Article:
Ordering Capture Moves

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jfern2011
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Ordering Capture Moves

Post by jfern2011 » Mon Sep 04, 2017 11:10 pm

Hello,

My chess engine tends to visit fewer nodes when I search captures before all other moves, and even fewer when I sort the captures (not surprisingly). However, if I defer searching losing captures (based on MVV/LVA and SEE) until after non-captures are searched, the engine visits many more nodes per ply. Does this make sense? Should I always search all captures before non-captures?

Thanks,
Jason

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cdani
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Re: Ordering Capture Moves

Post by cdani » Tue Sep 05, 2017 5:27 am

jfern2011 wrote:My chess engine tends to visit fewer nodes when I search captures before all other moves, and even fewer when I sort the captures (not surprisingly). However, if I defer searching losing captures (based on MVV/LVA and SEE) until after non-captures are searched, the engine visits many more nodes per ply. Does this make sense? Should I always search all captures before non-captures?
The tendency is that an engine is stronger if it searches bad captures or bad quiets (SEE) after good quiets. I suppose that this will happen also on your engine. So better just test it.

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Re: Ordering Capture Moves

Post by Sven » Tue Sep 05, 2017 6:27 pm

jfern2011 wrote:However, if I defer searching losing captures (based on MVV/LVA and SEE) until after non-captures are searched, the engine visits many more nodes per ply. Does this make sense?
I don't think it makes sense. How do you decide whether a capture is losing? You only wrote "based on MVV/LVA and SEE" which is not precisely what I expected. Often this decision is based on SEE only (or a similar calculation) while the score taken for ordering of non-losing captures is MVV/LVA.

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hgm
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Re: Ordering Capture Moves

Post by hgm » Tue Sep 05, 2017 8:44 pm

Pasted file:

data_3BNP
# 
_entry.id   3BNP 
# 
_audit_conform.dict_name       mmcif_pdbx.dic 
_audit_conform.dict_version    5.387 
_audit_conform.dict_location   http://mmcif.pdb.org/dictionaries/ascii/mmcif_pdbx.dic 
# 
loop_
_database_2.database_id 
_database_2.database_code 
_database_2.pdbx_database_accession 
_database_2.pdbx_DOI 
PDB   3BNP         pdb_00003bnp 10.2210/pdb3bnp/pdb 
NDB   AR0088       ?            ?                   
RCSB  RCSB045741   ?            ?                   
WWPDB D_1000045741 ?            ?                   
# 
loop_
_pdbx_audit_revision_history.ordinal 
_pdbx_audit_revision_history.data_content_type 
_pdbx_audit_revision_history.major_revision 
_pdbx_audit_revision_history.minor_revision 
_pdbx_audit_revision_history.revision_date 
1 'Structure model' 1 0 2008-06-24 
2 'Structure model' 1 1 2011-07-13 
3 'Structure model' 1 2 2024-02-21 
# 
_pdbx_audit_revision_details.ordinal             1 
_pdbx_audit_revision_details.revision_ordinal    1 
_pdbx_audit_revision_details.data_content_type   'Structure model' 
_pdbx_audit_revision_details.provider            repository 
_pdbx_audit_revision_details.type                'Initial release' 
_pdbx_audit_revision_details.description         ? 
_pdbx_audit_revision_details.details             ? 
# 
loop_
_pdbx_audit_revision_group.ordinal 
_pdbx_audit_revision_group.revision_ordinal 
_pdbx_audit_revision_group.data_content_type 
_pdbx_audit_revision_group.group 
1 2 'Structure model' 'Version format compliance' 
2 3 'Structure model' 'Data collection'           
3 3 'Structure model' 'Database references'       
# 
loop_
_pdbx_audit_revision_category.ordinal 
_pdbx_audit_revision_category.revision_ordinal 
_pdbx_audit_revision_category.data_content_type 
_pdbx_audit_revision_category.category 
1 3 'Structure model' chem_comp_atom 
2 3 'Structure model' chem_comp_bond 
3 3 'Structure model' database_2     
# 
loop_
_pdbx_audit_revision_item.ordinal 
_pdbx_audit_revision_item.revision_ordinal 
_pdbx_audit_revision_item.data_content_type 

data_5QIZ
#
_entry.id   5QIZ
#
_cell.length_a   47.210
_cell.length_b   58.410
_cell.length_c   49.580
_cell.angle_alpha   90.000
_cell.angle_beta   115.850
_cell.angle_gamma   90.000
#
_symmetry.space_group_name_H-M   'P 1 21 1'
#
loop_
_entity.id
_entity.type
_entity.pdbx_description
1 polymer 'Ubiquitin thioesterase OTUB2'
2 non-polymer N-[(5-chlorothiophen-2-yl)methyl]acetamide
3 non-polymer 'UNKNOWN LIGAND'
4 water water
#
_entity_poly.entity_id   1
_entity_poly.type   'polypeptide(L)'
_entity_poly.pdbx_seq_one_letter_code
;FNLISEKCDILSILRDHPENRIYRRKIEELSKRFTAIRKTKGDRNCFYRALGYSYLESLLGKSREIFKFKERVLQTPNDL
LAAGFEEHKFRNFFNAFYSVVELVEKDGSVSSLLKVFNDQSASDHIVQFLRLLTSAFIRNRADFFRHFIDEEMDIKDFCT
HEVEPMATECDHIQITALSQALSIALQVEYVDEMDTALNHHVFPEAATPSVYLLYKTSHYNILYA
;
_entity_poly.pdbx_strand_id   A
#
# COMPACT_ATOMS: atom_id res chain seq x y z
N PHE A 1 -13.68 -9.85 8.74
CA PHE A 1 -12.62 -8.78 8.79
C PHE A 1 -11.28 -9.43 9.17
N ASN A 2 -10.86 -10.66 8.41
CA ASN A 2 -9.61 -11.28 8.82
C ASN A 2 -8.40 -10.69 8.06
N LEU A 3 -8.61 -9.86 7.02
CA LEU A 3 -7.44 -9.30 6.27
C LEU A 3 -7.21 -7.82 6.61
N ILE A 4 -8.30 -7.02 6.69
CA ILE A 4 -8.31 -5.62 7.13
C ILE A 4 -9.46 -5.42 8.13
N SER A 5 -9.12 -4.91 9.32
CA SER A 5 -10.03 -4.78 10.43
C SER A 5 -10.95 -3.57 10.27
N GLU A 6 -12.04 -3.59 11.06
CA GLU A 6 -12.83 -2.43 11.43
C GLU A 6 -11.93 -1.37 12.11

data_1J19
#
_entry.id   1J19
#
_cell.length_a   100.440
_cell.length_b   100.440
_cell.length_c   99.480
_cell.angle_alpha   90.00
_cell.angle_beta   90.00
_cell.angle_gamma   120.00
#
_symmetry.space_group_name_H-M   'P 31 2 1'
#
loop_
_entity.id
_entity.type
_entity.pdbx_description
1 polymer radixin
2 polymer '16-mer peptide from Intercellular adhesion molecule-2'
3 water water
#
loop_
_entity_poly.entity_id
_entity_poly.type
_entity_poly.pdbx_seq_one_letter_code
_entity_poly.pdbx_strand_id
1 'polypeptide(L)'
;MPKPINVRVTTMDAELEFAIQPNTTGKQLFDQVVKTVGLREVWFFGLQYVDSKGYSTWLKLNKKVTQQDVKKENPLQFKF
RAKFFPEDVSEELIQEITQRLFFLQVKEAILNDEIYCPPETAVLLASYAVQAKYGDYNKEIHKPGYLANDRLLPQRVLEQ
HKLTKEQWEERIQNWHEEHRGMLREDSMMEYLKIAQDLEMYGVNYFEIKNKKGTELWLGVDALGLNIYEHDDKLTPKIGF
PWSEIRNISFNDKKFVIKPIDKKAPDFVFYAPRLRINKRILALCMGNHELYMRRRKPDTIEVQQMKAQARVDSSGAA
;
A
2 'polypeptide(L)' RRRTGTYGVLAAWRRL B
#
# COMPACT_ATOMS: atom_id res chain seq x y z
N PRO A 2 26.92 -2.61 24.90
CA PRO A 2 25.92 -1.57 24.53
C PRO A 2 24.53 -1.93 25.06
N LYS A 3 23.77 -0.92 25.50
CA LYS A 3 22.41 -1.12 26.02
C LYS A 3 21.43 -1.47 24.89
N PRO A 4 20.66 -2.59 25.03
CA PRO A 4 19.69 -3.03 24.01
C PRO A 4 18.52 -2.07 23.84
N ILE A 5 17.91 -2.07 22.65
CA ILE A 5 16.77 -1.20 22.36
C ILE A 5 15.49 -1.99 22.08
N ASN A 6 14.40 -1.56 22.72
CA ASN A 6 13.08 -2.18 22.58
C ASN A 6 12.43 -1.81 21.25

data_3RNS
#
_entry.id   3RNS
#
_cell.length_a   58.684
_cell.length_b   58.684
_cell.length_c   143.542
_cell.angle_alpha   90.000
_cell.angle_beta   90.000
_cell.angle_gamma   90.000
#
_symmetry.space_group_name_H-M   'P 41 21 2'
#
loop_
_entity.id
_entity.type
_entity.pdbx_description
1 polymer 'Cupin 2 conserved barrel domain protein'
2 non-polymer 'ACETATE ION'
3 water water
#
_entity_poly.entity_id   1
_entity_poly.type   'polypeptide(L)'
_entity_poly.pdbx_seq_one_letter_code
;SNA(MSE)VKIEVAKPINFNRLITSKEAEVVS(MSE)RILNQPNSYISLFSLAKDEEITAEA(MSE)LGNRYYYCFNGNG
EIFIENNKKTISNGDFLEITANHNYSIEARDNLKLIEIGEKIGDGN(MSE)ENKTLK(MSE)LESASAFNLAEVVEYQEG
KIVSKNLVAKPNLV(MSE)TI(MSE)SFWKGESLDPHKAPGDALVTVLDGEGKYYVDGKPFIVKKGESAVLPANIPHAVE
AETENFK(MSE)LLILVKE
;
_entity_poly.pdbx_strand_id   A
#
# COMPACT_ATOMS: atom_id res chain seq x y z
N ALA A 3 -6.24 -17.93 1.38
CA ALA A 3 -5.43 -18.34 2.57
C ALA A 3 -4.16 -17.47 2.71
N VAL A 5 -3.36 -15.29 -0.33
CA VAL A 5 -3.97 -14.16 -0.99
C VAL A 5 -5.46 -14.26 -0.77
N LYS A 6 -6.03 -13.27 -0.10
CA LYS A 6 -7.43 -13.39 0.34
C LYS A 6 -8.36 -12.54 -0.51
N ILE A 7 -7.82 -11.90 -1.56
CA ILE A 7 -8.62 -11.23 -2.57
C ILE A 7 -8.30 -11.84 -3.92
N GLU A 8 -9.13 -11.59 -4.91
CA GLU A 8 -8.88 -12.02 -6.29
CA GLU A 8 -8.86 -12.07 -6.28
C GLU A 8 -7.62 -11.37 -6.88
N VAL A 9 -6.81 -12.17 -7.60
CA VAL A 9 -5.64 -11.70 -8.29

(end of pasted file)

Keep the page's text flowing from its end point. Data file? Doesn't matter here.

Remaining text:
Now that we are talking about ordering of captures: How much sense would it make to try to learn from what happened in a sibbling node, rather than rigidly adhering to the static MVV/LVA + SEE ordering? Just as you use killers to get the best non-captures in front.

Usually the hash move does the job. But sometimes beta has been raised since the previous visit, and the the hash move no longer works. Then you have to search through the captures again. And in the root of QS you rarely have a hash hit. Now many (perhaps most) non-captures in the parent are useless moves, which do not essentially alter the situation (like shuffling Rooks on the back rank, moving the King inside its fortress, etc.), and they should all have the same refutation. And if that is not the first move of the static ordering (e.g. because that is BxR, and the B happened to be soft-pinned on the Queen, or it can be recaptured with a Knight that forks K and Q), it is very likely that this would not work in most sibblings. So why keep trying it first, when a later NxP did work, and likely works almost everywhere?

Similarly, when a bunch of non-captures in an all-node were all refuted by the same hash move, but in the new iteration beta has been raised so that this hash move fails low in one of them... It will likely fail low in all of the children that used it. If this happens at large requested depth, turning the fail-high tree into a fail-low tree is quite expensive, and totally wasted effort, as you would now have to search an alternative. If the first child you searched did find such an alternative that is good enough to beat the raised beta, it seems much more sensible to immediately search that in other non-capture children that used the same hash move.